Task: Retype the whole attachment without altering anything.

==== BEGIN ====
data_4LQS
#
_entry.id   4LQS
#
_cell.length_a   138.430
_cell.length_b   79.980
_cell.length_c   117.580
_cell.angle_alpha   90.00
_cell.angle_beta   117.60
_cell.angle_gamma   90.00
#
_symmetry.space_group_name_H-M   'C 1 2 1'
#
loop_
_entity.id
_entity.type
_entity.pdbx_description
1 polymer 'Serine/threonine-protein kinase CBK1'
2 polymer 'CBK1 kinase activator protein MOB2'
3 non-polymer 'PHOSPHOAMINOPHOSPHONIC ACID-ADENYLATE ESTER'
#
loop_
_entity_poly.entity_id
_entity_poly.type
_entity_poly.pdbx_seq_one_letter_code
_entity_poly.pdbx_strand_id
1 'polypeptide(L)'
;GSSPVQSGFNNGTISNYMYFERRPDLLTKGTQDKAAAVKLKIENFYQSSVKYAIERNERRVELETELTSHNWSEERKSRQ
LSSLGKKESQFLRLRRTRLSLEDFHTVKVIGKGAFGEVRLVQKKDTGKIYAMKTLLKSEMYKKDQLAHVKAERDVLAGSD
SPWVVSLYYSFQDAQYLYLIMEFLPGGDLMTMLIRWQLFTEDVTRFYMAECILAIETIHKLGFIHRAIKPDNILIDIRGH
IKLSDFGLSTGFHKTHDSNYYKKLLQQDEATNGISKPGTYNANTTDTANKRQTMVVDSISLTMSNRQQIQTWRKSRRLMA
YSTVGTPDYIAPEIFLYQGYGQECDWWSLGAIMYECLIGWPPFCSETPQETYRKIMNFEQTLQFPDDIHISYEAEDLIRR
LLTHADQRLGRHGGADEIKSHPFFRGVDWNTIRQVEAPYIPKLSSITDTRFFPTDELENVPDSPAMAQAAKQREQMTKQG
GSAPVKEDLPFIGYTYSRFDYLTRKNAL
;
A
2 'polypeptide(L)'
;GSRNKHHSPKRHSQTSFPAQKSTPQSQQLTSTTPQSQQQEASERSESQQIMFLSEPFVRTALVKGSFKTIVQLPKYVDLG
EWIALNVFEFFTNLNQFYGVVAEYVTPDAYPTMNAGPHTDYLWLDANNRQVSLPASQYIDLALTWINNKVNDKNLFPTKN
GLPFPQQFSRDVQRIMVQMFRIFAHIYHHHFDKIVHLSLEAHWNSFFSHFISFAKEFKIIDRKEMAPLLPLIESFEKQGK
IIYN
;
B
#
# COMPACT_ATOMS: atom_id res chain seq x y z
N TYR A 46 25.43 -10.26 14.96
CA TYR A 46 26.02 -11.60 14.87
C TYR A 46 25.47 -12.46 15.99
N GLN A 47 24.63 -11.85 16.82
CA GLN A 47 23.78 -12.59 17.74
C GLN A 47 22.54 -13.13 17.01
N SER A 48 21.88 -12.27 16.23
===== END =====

data_4LQS
#
_entry.id   4LQS
#
_cell.length_a   138.430
_cell.length_b   79.980
_cell.length_c   117.580
_cell.angle_alpha   90.00
_cell.angle_beta   117.60
_cell.angle_gamma   90.00
#
_symmetry.space_group_name_H-M   'C 1 2 1'
#
loop_
_entity.id
_entity.type
_entity.pdbx_description
1 polymer 'Serine/threonine-protein kinase CBK1'
2 polymer 'CBK1 kinase activator protein MOB2'
3 non-polymer 'PHOSPHOAMINOPHOSPHONIC ACID-ADENYLATE ESTER'
#
loop_
_entity_poly.entity_id
_entity_poly.type
_entity_poly.pdbx_seq_one_letter_code
_entity_poly.pdbx_strand_id
1 'polypeptide(L)'
;GSSPVQSGFNNGTISNYMYFERRPDLLTKGTQDKAAAVKLKIENFYQSSVKYAIERNERRVELETELTSHNWSEERKSRQ
LSSLGKKESQFLRLRRTRLSLEDFHTVKVIGKGAFGEVRLVQKKDTGKIYAMKTLLKSEMYKKDQLAHVKAERDVLAGSD
SPWVVSLYYSFQDAQYLYLIMEFLPGGDLMTMLIRWQLFTEDVTRFYMAECILAIETIHKLGFIHRAIKPDNILIDIRGH
IKLSDFGLSTGFHKTHDSNYYKKLLQQDEATNGISKPGTYNANTTDTANKRQTMVVDSISLTMSNRQQIQTWRKSRRLMA
YSTVGTPDYIAPEIFLYQGYGQECDWWSLGAIMYECLIGWPPFCSETPQETYRKIMNFEQTLQFPDDIHISYEAEDLIRR
LLTHADQRLGRHGGADEIKSHPFFRGVDWNTIRQVEAPYIPKLSSITDTRFFPTDELENVPDSPAMAQAAKQREQMTKQG
GSAPVKEDLPFIGYTYSRFDYLTRKNAL
;
A
2 'polypeptide(L)'
;GSRNKHHSPKRHSQTSFPAQKSTPQSQQLTSTTPQSQQQEASERSESQQIMFLSEPFVRTALVKGSFKTIVQLPKYVDLG
EWIALNVFEFFTNLNQFYGVVAEYVTPDAYPTMNAGPHTDYLWLDANNRQVSLPASQYIDLALTWINNKVNDKNLFPTKN
GLPFPQQFSRDVQRIMVQMFRIFAHIYHHHFDKIVHLSLEAHWNSFFSHFISFAKEFKIIDRKEMAPLLPLIESFEKQGK
IIYN
;
B
#
# COMPACT_ATOMS: atom_id res chain seq x y z
N TYR A 46 25.43 -10.26 14.96
CA TYR A 46 26.02 -11.60 14.87
C TYR A 46 25.47 -12.46 15.99
N GLN A 47 24.63 -11.85 16.82
CA GLN A 47 23.78 -12.59 17.74
C GLN A 47 22.54 -13.13 17.01
N SER A 48 21.88 -12.27 16.23